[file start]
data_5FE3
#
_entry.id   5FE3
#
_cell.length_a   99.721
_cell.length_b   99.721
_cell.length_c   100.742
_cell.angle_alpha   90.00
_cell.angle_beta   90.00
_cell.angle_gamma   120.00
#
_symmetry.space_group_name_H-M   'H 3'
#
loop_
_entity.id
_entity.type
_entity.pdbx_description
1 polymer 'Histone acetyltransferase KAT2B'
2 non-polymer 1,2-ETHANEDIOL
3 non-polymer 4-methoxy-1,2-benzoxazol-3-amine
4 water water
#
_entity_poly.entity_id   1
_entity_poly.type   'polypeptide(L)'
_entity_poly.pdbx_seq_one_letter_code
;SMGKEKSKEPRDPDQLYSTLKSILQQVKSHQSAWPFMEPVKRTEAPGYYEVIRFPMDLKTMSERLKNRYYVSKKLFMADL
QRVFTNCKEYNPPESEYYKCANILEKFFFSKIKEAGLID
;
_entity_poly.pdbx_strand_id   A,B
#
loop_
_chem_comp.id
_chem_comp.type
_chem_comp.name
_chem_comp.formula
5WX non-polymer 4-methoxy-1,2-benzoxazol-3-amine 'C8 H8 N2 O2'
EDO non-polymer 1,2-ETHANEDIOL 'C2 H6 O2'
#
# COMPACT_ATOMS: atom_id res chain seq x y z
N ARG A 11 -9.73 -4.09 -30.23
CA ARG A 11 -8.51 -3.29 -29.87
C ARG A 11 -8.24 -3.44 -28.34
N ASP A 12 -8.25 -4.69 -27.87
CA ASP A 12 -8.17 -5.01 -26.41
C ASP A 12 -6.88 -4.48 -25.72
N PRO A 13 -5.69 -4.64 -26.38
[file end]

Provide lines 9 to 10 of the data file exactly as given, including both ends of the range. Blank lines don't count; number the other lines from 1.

_cell.angle_beta   90.00
_cell.angle_gamma   120.00